Synopsis: Startups and growing companies can use equity crowdfunding to raise money and – just as importantly – connect with their stakeholders. In this article, bestselling author Nathan Rose lays out exactly what equity crowdfunding is, and how does equity crowdfunding work for a business that wants to raise capital.
What Is Equity Crowdfunding?
When working to figure out how does equity crowdfunding work, right from the start, it is important to clear up the difference between “equity crowdfunding” and “rewards crowdfunding,”. This is the single biggest point of confusion among those who are new.
When most people hear “crowdfunding,” they automatically think of the type offered by sites like Kickstarter and Indiegogo, without realizing that “crowdfunding” is a much broader term, of which the Kickstarter / Indiegogo variety is but one type.
One reason for this confusion is that businesses can attract money through either form. And there are crowdfunding pros and cons to each method. The fundamental difference is:
- Backers of rewards crowdfunding campaigns are provided with a gift (such as a product, digital download, or experience) in exchange for their pledge
- Investors in equity crowdfunding get shares of ownership in the company itself.
There have been well-known rewards crowdfunding campaigns which have raised eye-popping sums – for example, the Oculus Rift virtual reality headset garnered US$2.4 million from early backers in 2012 through Kickstarter.
The backers of Oculus Rift helped the company get its start and the backers were duly delivered the virtual reality headset they were promised. But when the company was sold to Facebook in 2014, these backers were only customers, not shareholders.
Had Oculus Rift instead been funded through equity crowdfunding, the ones who contributed the money would have shared in a US$2 billion windfall. That’s billion – with a “b”. Therein lies the difference: if an investor puts money into an equity crowdfunded company and the company does well, they stand to profit. The implications of this simple distinction are profound, and critical to knowing how does equity crowdfunding work.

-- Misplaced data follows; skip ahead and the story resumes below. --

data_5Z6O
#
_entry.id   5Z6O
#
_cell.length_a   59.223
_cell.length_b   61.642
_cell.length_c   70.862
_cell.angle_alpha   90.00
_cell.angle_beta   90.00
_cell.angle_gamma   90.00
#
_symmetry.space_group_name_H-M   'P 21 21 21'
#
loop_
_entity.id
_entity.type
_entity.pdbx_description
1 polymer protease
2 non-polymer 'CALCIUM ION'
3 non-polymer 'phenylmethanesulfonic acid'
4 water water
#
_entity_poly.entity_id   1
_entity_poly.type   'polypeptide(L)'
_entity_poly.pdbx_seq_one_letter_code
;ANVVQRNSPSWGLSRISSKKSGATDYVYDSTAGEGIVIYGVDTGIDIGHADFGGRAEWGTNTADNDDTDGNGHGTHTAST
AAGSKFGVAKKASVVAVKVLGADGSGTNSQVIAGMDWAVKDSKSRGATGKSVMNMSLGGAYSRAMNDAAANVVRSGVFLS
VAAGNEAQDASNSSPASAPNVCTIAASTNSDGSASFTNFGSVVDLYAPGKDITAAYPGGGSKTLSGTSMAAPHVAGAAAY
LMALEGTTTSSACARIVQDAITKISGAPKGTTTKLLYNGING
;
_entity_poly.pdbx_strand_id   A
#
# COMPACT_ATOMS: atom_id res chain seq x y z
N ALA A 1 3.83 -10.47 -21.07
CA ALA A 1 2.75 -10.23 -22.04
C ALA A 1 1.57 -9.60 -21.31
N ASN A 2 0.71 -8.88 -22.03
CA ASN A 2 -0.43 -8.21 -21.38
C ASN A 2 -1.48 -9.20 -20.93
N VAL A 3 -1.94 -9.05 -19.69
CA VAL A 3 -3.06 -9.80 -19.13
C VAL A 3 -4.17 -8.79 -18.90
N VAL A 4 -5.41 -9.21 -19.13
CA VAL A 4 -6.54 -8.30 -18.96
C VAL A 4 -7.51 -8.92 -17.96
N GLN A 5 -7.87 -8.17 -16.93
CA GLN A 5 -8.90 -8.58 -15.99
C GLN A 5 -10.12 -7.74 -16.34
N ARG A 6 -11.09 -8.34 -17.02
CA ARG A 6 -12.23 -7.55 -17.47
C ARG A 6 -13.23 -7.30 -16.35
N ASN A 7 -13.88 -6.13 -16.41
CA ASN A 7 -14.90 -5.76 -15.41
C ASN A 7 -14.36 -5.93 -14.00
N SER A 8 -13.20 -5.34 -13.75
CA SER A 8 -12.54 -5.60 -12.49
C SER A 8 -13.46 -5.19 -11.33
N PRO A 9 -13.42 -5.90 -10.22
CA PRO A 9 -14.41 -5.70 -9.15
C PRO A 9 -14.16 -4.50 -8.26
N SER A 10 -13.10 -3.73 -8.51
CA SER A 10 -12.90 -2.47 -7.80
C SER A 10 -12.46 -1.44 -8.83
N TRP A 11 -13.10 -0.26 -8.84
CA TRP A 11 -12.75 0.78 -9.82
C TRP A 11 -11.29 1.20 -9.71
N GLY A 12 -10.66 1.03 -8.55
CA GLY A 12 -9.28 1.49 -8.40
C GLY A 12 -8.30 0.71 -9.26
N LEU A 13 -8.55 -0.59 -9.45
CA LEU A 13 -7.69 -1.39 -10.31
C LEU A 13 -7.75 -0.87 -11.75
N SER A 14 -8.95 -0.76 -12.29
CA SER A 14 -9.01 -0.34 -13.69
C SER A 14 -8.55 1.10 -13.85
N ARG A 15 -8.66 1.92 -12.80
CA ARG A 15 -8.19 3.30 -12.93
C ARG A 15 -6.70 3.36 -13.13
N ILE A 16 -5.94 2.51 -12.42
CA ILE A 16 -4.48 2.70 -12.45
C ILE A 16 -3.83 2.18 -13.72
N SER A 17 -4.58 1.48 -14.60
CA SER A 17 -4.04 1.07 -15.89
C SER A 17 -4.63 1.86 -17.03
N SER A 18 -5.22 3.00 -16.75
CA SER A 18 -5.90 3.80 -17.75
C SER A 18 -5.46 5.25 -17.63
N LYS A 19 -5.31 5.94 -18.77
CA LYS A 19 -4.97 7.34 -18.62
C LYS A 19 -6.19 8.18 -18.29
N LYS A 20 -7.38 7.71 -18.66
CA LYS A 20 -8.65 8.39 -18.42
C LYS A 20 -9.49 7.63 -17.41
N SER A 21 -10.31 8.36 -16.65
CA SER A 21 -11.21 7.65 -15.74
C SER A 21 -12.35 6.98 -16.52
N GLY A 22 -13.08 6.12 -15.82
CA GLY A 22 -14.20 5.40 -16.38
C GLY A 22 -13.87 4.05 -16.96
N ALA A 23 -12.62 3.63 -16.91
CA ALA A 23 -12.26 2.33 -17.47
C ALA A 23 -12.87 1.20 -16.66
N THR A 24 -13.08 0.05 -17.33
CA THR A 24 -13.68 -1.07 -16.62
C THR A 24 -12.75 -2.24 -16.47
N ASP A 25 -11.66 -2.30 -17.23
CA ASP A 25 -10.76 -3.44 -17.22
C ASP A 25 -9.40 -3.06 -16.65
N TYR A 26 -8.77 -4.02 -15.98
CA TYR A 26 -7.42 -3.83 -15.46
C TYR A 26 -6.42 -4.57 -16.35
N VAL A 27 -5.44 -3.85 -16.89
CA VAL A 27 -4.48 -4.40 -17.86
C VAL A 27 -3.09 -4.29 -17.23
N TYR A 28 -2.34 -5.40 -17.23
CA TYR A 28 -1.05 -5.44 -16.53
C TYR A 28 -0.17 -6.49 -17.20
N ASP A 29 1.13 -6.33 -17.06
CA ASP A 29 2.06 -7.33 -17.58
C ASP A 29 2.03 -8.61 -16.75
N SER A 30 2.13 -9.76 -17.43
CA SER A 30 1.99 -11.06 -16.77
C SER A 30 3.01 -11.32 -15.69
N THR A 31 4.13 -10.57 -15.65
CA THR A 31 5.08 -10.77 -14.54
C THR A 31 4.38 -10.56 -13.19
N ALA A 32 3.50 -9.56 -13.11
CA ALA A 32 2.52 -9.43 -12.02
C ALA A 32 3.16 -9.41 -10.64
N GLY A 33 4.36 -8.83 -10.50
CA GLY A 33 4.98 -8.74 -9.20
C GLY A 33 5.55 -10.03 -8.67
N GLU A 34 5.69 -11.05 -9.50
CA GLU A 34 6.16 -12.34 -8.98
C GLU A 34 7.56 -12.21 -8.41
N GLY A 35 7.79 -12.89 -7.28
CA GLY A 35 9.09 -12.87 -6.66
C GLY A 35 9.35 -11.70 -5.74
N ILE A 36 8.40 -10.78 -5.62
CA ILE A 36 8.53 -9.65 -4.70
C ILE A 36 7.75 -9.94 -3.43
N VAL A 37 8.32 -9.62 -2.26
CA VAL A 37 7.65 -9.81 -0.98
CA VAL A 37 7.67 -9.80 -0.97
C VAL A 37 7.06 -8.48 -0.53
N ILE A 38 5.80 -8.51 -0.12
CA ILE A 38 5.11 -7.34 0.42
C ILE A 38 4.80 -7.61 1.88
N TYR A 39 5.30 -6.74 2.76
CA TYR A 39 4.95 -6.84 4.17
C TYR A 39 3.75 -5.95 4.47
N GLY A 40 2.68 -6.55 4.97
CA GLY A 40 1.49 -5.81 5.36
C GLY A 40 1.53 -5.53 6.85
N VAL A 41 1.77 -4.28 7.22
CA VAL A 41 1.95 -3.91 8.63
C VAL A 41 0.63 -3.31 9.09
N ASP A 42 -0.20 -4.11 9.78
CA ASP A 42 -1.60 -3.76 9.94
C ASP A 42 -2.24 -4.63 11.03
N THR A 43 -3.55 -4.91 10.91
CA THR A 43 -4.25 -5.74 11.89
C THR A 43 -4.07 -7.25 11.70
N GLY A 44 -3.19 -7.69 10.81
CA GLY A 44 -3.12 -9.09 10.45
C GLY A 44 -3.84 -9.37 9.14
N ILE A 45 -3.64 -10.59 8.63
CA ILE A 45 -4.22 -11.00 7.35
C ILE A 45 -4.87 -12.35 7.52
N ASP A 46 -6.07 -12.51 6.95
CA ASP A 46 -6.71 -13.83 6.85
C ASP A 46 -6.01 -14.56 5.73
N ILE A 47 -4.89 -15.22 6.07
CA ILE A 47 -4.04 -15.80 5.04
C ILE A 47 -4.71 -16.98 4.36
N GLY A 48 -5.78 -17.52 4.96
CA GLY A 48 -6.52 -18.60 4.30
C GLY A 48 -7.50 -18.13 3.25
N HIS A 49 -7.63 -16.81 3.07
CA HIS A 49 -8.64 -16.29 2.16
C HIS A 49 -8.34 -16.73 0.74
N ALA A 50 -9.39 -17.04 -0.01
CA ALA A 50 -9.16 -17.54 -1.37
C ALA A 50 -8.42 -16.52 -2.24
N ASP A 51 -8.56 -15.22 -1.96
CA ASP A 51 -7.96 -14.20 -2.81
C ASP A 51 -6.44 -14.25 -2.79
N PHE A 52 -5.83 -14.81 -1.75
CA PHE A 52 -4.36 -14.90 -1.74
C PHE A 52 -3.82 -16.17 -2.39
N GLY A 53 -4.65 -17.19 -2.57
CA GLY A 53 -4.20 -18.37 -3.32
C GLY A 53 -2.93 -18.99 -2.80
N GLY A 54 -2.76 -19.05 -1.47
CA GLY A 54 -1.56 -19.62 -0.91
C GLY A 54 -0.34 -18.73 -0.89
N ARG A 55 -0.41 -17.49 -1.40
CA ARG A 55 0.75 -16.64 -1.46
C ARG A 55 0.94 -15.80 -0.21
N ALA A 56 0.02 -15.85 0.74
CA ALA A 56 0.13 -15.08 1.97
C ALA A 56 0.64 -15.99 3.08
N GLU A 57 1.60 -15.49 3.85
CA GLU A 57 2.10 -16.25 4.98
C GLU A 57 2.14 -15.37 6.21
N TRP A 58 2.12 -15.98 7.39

There is also a contrast between equity crowdfunding and the stock market. On the face of it, again the two can seem similar – both are offers of shares in a company to the general public. However, equity crowdfunding is handled through an online platform, without the need for brokers or the stock exchange.
Another difference is that raising money through the stock market requires doing an “initial public offering,” which means preparing a prospectus, which is a very long and prescribed document, requiring lots of input from expensive lawyers and investment bankers. Equity crowdfunding is therefore simpler and less expensive than an initial public offering, and within reach of companies at an earlier stage.
There’s also a critical difference between crowdfunding vs ICO (initial coin offering) – as ICOs are offerings of cryptocurrency, rather than legally-recognized shares of equity.
Summing up, equity crowdfunding generally has four aspects to it.
1. Offers via an online platform
2. To the general public
3. For the equity of startups and growing companies (normally)
4. With reduced disclosure obligations, compared to listing on the stock market
How Does Equity Crowdfunding Work? Participants & Process
So, equity crowdfunding sees investors end up as shareholders in a business, using the internet. But how does equity crowdfunding work exactly?
Here are some key terms to understand.
- Platforms: Operate the crowdfunding websites and select the companies to put on their site for potential investors to see. Different platforms have different specialties, and it is worth understanding these in detail. You might hear people call platforms by other names, such as “licensed intermediaries,” “broker-dealers,” or “portals,” but the same thing is meant.
- Companies: Refer to the ones seeking investment, who offer a share of equity in return for money from investors.
- Investors: These are the individuals and organizations that contribute the money to the companies, in exchange for a share of equity. They find the companies to invest in by visiting a platform.